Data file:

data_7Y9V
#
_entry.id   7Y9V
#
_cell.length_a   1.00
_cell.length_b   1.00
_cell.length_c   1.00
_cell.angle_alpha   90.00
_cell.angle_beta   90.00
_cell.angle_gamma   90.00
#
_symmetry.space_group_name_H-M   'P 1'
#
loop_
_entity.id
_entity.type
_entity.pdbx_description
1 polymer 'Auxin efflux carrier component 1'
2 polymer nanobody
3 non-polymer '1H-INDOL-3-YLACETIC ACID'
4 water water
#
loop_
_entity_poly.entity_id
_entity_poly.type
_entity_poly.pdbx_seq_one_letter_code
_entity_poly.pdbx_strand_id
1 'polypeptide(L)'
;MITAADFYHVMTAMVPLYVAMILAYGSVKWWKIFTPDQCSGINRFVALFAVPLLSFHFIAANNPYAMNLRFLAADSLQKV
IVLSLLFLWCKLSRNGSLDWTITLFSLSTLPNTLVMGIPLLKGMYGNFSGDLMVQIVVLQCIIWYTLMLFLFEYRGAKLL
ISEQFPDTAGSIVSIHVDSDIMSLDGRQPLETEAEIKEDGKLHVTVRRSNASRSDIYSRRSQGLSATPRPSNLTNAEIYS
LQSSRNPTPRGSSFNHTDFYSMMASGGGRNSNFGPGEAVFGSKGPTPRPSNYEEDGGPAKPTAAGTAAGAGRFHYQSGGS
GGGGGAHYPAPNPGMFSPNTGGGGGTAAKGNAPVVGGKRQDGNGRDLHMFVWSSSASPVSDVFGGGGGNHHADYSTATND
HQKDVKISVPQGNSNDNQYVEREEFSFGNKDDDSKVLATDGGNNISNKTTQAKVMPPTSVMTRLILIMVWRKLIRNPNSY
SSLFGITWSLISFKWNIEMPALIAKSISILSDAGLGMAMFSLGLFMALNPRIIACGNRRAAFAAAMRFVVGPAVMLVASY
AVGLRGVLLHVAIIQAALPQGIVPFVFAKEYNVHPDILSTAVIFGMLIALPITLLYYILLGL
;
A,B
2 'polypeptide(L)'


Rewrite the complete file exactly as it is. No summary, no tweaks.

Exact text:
data_7Y9V
#
_entry.id   7Y9V
#
_cell.length_a   1.00
_cell.length_b   1.00
_cell.length_c   1.00
_cell.angle_alpha   90.00
_cell.angle_beta   90.00
_cell.angle_gamma   90.00
#
_symmetry.space_group_name_H-M   'P 1'
#
loop_
_entity.id
_entity.type
_entity.pdbx_description
1 polymer 'Auxin efflux carrier component 1'
2 polymer nanobody
3 non-polymer '1H-INDOL-3-YLACETIC ACID'
4 water water
#
loop_
_entity_poly.entity_id
_entity_poly.type
_entity_poly.pdbx_seq_one_letter_code
_entity_poly.pdbx_strand_id
1 'polypeptide(L)'
;MITAADFYHVMTAMVPLYVAMILAYGSVKWWKIFTPDQCSGINRFVALFAVPLLSFHFIAANNPYAMNLRFLAADSLQKV
IVLSLLFLWCKLSRNGSLDWTITLFSLSTLPNTLVMGIPLLKGMYGNFSGDLMVQIVVLQCIIWYTLMLFLFEYRGAKLL
ISEQFPDTAGSIVSIHVDSDIMSLDGRQPLETEAEIKEDGKLHVTVRRSNASRSDIYSRRSQGLSATPRPSNLTNAEIYS
LQSSRNPTPRGSSFNHTDFYSMMASGGGRNSNFGPGEAVFGSKGPTPRPSNYEEDGGPAKPTAAGTAAGAGRFHYQSGGS
GGGGGAHYPAPNPGMFSPNTGGGGGTAAKGNAPVVGGKRQDGNGRDLHMFVWSSSASPVSDVFGGGGGNHHADYSTATND
HQKDVKISVPQGNSNDNQYVEREEFSFGNKDDDSKVLATDGGNNISNKTTQAKVMPPTSVMTRLILIMVWRKLIRNPNSY
SSLFGITWSLISFKWNIEMPALIAKSISILSDAGLGMAMFSLGLFMALNPRIIACGNRRAAFAAAMRFVVGPAVMLVASY
AVGLRGVLLHVAIIQAALPQGIVPFVFAKEYNVHPDILSTAVIFGMLIALPITLLYYILLGL
;
A,B
2 'polypeptide(L)'